Given the complexity of living life in Silicon Valley as a young Christian engineer, I take all the help I can get in my life.  I have been incredibly grateful for the community of peers and mentors that God has blessed with me.  A bible study with older men has taught me a lot about manhood and marriage.  My old youth group leaders have seen me grow, kept me accountable, and provided adulthood guidance.  A business mentor, who is a part of the Fuller De Pree Center, has helped me find ways to integrate my Christian faith with my mechanical engineering work. My peers come alongside me to encourage and empathize with me as we journey through life together.  Unfortunately, I do not talk to every single mentor and peer every day, in the same way that a company board of directors might meet only on a quarterly or yearly basis to discuss strategy and company vision.  I am thankful to have developed a “Board of Directors“ for my life who can utilize their life experiences to facilitate discussion of my own life direction and Christian faith.  I know I would not be where I am today without these people. In both life and engineering the lesson comes after the test.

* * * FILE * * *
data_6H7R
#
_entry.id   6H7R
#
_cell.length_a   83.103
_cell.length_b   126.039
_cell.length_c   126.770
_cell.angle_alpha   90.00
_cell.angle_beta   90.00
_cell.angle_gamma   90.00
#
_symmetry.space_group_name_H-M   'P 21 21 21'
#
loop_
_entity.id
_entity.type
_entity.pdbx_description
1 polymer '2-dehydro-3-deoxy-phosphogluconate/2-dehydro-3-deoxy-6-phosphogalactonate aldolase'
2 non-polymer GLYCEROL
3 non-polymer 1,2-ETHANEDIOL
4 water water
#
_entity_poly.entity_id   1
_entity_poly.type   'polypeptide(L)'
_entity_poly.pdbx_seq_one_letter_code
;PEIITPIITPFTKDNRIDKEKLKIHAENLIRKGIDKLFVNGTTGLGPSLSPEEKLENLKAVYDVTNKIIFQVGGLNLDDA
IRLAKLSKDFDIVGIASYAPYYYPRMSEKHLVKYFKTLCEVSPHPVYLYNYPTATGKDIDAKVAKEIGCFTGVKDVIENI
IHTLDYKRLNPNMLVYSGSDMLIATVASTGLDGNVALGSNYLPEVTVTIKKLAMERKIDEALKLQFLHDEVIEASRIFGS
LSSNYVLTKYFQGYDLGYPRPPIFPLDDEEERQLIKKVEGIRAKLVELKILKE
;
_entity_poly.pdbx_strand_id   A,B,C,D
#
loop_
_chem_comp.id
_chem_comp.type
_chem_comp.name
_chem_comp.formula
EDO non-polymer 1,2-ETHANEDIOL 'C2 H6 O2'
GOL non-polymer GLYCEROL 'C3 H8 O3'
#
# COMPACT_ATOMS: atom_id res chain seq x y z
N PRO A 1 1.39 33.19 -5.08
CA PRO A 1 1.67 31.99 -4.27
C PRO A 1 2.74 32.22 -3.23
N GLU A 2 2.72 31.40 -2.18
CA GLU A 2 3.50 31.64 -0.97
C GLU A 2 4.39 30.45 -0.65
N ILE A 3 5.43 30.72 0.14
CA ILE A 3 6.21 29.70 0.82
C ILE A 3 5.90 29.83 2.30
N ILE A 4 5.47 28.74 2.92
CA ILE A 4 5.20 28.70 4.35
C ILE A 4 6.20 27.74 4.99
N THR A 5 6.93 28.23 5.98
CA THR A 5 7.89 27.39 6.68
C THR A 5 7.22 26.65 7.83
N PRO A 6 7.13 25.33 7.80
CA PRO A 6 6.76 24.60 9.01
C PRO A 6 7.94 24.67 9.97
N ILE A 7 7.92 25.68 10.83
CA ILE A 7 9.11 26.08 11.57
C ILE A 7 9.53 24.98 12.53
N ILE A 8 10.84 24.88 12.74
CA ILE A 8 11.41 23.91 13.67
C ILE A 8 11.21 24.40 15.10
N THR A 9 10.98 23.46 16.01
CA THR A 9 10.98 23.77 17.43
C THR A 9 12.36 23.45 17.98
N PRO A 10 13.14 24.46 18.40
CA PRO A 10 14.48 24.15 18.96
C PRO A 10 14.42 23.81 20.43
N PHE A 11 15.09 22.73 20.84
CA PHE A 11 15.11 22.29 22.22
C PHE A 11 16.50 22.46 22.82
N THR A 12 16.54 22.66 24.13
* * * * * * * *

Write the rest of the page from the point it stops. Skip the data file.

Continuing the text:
Sometimes the product that took months of planning and preparation can be broken or engulfed in flames in a matter of minutes -quite literally sometimes.  During testing it is important to gather data to validate assumptions made during the brainstorming session.  Sensors placed onto the unit are necessary for the feedback of the design and flaws can be detected through data analysis.  When damage occurs, the team who are not able to provide root cause soon find themselves out of a job.  In both engineering and life, a team is needed to navigate challenges that God brings.  A group of people of different backgrounds must be able to come together, trust each other, and must work towards a shared goal.